American Lawyer, Orator, Politician, Man of Letters
George Stillman Hillard
American Lawyer, Orator, Politician, Man of Letters
One might feel indignant at the injustice which deals out what is called fame with so unequal a hand, were it not for the reflection that men who are competent to add to the intellectual wealth of the world, and enlarge the domain of knowledge, have learned to take popular applause at its true value, and to find in the faithful discharge of honorable duty a satisfaction which is its own reward.
Our fathers brought with them from England two priceless possessions--the common law and King James' Bible--the former a vital organism, not of symmetrical form and graceful outline, but full of the vigorous sap of liberty and drawing its growth from the soil of the popular heart; the latter, apart from its transcendent claims as the revelation of God to man, in a purely intellectual aspect the most precious treasure that any modern nation enjoys, preserving as it does our noble language at its best point of growth--just between antique ruggedness and modern refinement--embalming immortal truths in words simple, strong, and sweet, that charm the child at the mother's knee, that nerve and calm the soldier in the dread half hour before the shock of battle, that comfort and sustain the soul that is entering upon the valley of the shadow of death. The progress of our country is not traced by the camp, the cafe, the theater, and the prison, but by the meeting house, the school house, the court house, and the ballot box--all the legitimate fruits of the Bible and the common law.
Strategy is the most important department of the art of war, and strategical skill is the highest and rarest function of military genius.
Sunsets in themselves are generally superior to sunrises; but with the sunset we appreciate images drawn from departed peace and faded glory.
The force of selfishness is as inevitable and as calculable as the force of gravitation.
The malignity that never forgets or forgives is found only in base and ignoble natures, whose aims are selfish, and whose means are indirect, cowardly, and treacherous.
The ruin of most men dates from some idle moment.
The theory that a great man is merely the product of his age, is rejected by the common sense and common observation of mankind. - The power that guides large masses of men, and shapes the channels in which the energies of a great people flow, is something more than a mere aggregate of derivative forces. It is a compound product, in which the genius of the man is one element, and the sphere opened to him by the character of his age and the institutions of his country, is another.
The venom that chills and curdles the warm current of life in man is secreted only in creeping and cold-blooded creatures; and the inveterate malignity that never forgets or forgives is found only in base and ignoble natures, whose aims are selfish, whose means are indirect, cowardly, and treacherous.
There are no eyes so sharp as the eyes of hatred.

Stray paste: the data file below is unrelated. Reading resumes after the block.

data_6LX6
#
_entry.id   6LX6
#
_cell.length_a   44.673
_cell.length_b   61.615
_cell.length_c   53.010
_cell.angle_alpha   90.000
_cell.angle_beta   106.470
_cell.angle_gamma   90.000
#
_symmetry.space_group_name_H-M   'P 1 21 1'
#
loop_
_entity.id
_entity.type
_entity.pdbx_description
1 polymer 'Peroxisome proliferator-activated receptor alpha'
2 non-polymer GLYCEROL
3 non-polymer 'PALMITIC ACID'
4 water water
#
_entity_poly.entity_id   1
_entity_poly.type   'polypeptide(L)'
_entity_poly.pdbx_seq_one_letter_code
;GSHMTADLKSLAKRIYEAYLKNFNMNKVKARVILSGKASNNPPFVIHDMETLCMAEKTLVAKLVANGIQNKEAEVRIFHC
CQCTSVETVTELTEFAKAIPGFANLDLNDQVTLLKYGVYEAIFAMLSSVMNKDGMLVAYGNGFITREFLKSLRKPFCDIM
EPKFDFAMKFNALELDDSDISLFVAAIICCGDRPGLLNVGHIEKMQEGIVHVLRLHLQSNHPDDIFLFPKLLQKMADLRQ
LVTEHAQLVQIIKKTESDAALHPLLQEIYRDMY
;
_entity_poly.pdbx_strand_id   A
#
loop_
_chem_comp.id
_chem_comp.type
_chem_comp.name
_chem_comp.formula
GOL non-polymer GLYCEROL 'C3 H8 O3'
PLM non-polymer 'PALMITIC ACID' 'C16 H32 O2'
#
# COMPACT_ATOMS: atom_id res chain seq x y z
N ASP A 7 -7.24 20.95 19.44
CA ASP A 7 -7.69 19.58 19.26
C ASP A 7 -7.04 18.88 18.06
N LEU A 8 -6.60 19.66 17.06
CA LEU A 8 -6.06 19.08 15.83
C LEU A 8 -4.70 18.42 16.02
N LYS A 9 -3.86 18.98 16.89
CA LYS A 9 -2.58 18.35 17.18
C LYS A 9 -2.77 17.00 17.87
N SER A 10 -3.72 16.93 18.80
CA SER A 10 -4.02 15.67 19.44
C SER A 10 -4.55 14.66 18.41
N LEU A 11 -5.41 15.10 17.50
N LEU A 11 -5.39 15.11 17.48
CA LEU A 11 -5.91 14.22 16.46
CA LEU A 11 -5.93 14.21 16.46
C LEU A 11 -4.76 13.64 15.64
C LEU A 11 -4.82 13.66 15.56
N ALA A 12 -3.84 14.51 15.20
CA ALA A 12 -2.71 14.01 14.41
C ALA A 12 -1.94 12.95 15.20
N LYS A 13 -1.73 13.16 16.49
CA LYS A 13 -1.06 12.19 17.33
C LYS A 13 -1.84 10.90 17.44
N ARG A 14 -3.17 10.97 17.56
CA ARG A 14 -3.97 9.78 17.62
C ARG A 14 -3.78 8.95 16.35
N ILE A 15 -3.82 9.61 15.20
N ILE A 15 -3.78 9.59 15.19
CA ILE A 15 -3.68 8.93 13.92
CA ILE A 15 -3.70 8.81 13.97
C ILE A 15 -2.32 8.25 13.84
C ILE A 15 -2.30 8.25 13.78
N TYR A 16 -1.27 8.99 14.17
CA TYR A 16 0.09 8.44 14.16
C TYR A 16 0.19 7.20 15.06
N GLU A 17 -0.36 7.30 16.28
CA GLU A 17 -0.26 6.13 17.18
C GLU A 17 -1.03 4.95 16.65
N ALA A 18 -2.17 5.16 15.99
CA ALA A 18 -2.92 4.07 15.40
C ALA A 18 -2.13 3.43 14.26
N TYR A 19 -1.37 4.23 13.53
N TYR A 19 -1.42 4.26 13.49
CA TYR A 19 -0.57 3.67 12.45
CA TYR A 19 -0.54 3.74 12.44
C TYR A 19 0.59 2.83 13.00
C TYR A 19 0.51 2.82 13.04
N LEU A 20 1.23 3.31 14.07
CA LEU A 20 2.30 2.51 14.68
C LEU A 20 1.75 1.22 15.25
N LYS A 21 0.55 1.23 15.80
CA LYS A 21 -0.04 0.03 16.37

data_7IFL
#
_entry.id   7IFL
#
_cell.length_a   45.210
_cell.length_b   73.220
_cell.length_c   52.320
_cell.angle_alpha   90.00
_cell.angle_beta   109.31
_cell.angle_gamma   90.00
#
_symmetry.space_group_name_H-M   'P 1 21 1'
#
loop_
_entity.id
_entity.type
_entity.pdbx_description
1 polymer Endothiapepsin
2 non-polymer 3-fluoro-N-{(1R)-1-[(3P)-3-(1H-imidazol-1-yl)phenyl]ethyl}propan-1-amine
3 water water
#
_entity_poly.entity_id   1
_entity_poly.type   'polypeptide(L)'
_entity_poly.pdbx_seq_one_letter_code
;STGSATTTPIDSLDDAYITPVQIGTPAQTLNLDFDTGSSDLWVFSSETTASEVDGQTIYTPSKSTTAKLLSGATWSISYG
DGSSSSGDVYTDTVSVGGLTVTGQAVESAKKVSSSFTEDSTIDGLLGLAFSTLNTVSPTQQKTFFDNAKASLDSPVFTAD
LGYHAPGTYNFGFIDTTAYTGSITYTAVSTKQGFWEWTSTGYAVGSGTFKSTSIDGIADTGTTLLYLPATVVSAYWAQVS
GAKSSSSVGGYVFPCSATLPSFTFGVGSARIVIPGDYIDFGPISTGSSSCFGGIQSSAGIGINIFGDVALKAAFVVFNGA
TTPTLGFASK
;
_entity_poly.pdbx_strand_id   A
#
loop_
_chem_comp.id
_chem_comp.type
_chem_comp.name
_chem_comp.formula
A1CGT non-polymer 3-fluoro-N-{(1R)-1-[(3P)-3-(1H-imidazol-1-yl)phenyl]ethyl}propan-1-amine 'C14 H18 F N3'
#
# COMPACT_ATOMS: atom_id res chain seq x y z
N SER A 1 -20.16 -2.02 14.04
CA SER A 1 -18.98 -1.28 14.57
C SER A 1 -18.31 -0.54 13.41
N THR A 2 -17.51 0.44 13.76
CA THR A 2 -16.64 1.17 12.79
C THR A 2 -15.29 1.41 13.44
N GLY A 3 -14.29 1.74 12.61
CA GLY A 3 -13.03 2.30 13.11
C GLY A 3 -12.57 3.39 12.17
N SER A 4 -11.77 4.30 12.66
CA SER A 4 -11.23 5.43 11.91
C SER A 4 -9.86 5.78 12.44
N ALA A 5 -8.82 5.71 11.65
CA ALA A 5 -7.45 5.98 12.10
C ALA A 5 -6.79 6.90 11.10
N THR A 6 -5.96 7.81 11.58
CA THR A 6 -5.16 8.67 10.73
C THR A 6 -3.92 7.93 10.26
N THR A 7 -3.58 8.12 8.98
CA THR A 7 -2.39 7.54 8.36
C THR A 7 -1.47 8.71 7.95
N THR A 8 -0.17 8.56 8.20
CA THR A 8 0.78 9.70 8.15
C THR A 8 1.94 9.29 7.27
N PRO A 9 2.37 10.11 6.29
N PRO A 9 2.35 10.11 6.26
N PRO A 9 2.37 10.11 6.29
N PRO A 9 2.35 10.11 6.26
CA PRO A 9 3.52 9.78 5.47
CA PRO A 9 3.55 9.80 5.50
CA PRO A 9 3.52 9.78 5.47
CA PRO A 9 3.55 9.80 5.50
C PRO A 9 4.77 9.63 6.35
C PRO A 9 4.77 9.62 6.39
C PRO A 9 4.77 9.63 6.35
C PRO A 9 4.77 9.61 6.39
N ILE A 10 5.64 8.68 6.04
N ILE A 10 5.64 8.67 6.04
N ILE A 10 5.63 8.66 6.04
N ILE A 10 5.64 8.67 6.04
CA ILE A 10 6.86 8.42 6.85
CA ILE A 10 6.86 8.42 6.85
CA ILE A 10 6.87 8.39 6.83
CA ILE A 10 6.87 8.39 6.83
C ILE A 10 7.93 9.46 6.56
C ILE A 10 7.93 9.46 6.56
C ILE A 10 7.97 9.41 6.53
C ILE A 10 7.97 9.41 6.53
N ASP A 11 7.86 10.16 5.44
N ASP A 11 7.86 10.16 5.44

There are pictures by Titian so steeped in golden splendors, that they look as if they would light up a dark room like a solar lamp.
A sluggish, dawdling, and dilatory man may have spasms of activity, but he never acts continuously and consecutively with energetic quickness.
Ambition is not a weakness unless it be disproportioned to the capacity. To have more ambition than ability is to be at once weak and unhappy.
Anger may be kindled in the noblest breasts; but in these the slow droppings of an unforgiving temper never take the shape and consistency of enduring hatred.
Artists will sometimes speak of Rome with disparagement or indifference while it is before them; but no artist ewer lived in Rome and then left it, without sighing to return.
Excellence in art is to be attained only by active effort, and not by passive impressions; by the manly overcoming of difficulties, by patient struggle against adverse circumstance, by the thrifty use of moderate opportunities. The great artists were not rocked and dandled into eminence, but they attained to it by that course of labor and discipline which no man need go to Rome or Paris or London to enter upon.
For my boyhood's friend hath fallen, the pillar of my trust, the true, the wise, the beautiful, is sleeping in the dust.
Great men are among the best gifts which God bestows upon a people.
If liberty with law is fire on the hearth, liberty without law is fire on the floor.
It may be too much to expect that nations should be governed in their relations towards each other by the precepts of Christian morality, but surely it is not too much to ask that they should conform to the code of courtesy and good breeding recognized among gentlemen in the intercourse of social life.
Man is an animal that cannot long be left in safety without occupation; the growth of his fallow nature is apt to run into weeds.
Misfortunes have their dignity and their redeeming power.
The instinctive and universal taste of mankind selects flowers for the expression of its finest sympathies, their beauty and their fleetingness serving to make them the most fitting symbols of those delicate sentiments for which language itself seems almost too gross a medium.